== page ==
PHIL3008 What to Do? How to Make Rational Decisions under Uncertainty

Credit
6 points
Offering
AvailabilityLocationMode
Not available in 2020UWA (Perth)Face to face
Details for undergraduate courses
  • Level 3 option in the Philosophy; Philosophy, Politics and Economics major sequences
  • The area of knowledge for this unit is Society and Culture
  • Category B broadening unit for students
  • Level 3 elective
Content
Just about any decision we make is made under conditions of uncertainty. This goes for common everyday decisions, such as whether to bring an umbrella or whether to cross the street, where we face uncertainty about rain and traffic accidents respectively. But it also goes for big life-changing decisions at the personal level, e.g., choosing a university degree or life partner, and at the policy level, e.g., choosing a policy to address climate change or income inequality. What should we believe in the face of uncertainty? And how can we take uncertainty into account when choosing what to do?

This unit will introduce you to rational choice theory, which aims to answer such questions. The basic ingredients of most views in rational choice theory are probabilities, which are used to represent the decision-maker's beliefs about how likely different possibilities are, and utilities, which represent the decision-maker's preferences. We will spend the majority of this unit discussing and criticizing these central notions.

More specifically, we will look at the interpretation of probability, expected utility theory as the dominant view in decision theory, the distinction between risk and uncertainty, paradoxes in decision theory, Dutch Book arguments, the recently popular epistemic utility theory, and game theory.
Outcomes
Students are able to (1) independently interpret complex philosophical texts from both ancient and contemporary sources; (2) demonstrate an understanding of complex philosophical arguments and positions in formal epistemology and rational choice theory; (3) evaluate complex positions and arguments in formal epistemology and rational choice theory; (4) weigh the virtues and vices of competing doctrines in formal epistemology and rational choice theory; (5) construct persuasive arguments (both spoken and written) concerning difficult issues in formal epistemology and rational choice theory; (6) demonstrate advanced written communication and research skills in expressing concepts in formal epistemology and rational choice theory; and (7) reflect on the nature and purpose of enquiry in formal epistemology and rational choice theory as it relates to other areas of philosophy.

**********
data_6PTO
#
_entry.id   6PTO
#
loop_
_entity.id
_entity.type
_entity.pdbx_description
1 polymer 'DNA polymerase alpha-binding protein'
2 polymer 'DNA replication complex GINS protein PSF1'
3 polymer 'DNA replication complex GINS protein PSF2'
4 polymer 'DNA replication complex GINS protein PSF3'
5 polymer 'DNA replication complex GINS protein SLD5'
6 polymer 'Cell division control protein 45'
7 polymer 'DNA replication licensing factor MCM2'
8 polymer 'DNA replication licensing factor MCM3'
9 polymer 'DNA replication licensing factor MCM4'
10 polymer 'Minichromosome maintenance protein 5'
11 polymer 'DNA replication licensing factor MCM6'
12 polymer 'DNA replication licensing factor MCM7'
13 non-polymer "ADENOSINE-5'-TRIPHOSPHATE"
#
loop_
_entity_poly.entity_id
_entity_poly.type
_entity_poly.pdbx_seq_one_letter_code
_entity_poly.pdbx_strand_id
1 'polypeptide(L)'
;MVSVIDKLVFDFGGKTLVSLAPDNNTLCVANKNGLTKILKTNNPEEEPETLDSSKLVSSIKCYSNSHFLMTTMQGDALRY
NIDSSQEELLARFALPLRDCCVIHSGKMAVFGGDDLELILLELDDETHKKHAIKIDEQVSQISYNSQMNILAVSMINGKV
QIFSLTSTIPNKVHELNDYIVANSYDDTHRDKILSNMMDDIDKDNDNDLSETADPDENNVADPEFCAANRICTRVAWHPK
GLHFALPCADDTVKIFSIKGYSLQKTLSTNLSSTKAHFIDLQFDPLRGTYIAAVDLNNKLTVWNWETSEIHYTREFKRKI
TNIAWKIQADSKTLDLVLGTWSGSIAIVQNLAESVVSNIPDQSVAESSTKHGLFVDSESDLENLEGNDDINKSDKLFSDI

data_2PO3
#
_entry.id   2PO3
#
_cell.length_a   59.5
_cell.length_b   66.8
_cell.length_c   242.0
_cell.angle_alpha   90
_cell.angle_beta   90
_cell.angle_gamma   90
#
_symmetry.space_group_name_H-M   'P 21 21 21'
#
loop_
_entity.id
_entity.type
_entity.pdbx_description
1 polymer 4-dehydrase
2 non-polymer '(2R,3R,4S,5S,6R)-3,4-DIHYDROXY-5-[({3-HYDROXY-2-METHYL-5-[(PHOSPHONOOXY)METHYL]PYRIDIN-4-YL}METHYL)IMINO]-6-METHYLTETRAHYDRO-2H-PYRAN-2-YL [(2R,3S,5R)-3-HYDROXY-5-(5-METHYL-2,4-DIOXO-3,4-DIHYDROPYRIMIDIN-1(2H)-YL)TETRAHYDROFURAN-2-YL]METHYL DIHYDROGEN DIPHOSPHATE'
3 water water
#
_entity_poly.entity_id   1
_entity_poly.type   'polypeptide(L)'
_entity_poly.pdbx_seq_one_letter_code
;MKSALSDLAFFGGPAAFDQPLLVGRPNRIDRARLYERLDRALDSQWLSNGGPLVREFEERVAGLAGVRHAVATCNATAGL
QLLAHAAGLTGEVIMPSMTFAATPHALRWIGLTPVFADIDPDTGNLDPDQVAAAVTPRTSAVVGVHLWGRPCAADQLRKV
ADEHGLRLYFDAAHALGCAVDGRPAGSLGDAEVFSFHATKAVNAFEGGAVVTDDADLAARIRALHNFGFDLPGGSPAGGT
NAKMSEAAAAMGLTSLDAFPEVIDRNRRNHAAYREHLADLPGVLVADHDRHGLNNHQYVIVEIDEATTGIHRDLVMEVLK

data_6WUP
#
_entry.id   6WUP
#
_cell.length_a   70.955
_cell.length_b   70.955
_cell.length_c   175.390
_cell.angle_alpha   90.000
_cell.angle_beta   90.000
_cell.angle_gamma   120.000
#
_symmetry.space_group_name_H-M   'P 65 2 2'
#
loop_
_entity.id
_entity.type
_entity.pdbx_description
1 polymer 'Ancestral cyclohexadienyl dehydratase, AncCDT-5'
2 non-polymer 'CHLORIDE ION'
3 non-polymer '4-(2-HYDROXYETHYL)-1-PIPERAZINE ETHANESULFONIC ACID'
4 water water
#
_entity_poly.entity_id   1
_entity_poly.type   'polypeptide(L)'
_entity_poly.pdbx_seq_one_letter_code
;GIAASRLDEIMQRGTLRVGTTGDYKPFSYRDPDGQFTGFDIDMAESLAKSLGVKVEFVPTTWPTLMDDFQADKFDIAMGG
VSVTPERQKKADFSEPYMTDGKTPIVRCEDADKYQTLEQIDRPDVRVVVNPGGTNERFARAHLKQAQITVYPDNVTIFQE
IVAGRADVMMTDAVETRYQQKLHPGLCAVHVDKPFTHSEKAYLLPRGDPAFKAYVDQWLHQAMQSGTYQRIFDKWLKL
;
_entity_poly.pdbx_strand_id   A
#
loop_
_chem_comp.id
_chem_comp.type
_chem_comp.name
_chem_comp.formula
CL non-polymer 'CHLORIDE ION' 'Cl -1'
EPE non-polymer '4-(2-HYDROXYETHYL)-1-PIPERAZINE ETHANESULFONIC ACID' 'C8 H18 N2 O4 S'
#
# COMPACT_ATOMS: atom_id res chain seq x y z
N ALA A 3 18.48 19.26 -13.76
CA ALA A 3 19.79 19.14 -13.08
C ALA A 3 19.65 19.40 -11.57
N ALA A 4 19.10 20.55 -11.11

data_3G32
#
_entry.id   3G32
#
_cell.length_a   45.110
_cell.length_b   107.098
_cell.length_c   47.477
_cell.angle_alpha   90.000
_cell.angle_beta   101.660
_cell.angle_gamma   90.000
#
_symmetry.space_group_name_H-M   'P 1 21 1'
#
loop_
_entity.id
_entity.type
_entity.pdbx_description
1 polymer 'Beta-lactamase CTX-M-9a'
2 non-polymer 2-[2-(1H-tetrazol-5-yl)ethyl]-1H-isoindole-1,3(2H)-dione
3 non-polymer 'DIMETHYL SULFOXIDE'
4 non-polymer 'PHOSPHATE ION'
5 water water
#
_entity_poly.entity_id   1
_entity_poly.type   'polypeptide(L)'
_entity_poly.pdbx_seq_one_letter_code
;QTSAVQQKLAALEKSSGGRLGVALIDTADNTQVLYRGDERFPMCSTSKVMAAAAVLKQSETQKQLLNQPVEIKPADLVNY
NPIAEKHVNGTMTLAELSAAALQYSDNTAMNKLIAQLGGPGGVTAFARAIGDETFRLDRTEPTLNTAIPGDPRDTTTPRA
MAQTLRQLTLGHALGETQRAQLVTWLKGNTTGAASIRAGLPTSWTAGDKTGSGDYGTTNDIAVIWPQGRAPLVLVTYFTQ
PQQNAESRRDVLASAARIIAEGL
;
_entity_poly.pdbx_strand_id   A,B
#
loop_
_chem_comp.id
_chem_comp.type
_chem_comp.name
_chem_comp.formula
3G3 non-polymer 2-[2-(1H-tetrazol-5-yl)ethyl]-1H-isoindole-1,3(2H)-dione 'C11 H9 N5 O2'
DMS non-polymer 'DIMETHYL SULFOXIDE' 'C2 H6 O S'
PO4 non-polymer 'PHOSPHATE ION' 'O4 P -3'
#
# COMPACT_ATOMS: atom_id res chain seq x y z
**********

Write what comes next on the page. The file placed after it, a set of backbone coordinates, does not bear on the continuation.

Assessment
Indicative assessments in this unit are as follows: (1) essays; (2) assignments; and (3) participation. Further information is available in the unit outline.

Supplementary assessment is not available in this unit except in the case of a bachelor's pass degree student who has obtained a mark of 40 overall and is currently enrolled in this unit which is being taught out.
Unit Coordinator(s)
Dr Remco Heesen
Unit rules
Prerequisites:
completion of 12 points
Advisable prior study:
PHIL2007 Knowledge and the Justification of Belief
Contact hours
Seminars: Up to 3 hours per week
  • The availability of units in Semester 1, 2, etc. was correct at the time of publication but may be subject to change.
  • All students are responsible for identifying when they need assistance to improve their academic learning, research, English language and numeracy skills; seeking out the services and resources available to help them; and applying what they learn. Students are encouraged to register for free online support through GETSmart; to help themselves to the extensive range of resources on UWA's STUDYSmarter website; and to participate in WRITESmart and (ma+hs)Smart drop-ins and workshops.
  • Books and other material wherever listed may be subject to change. Book lists relating to 'Preliminary reading', 'Recommended reading' and 'Textbooks' are, in most cases, available at the University Co-operative Bookshop (from early January) and appropriate administrative offices for students to consult. Where texts are listed in the unit description above, an asterisk (*) indicates that the book is available in paperback.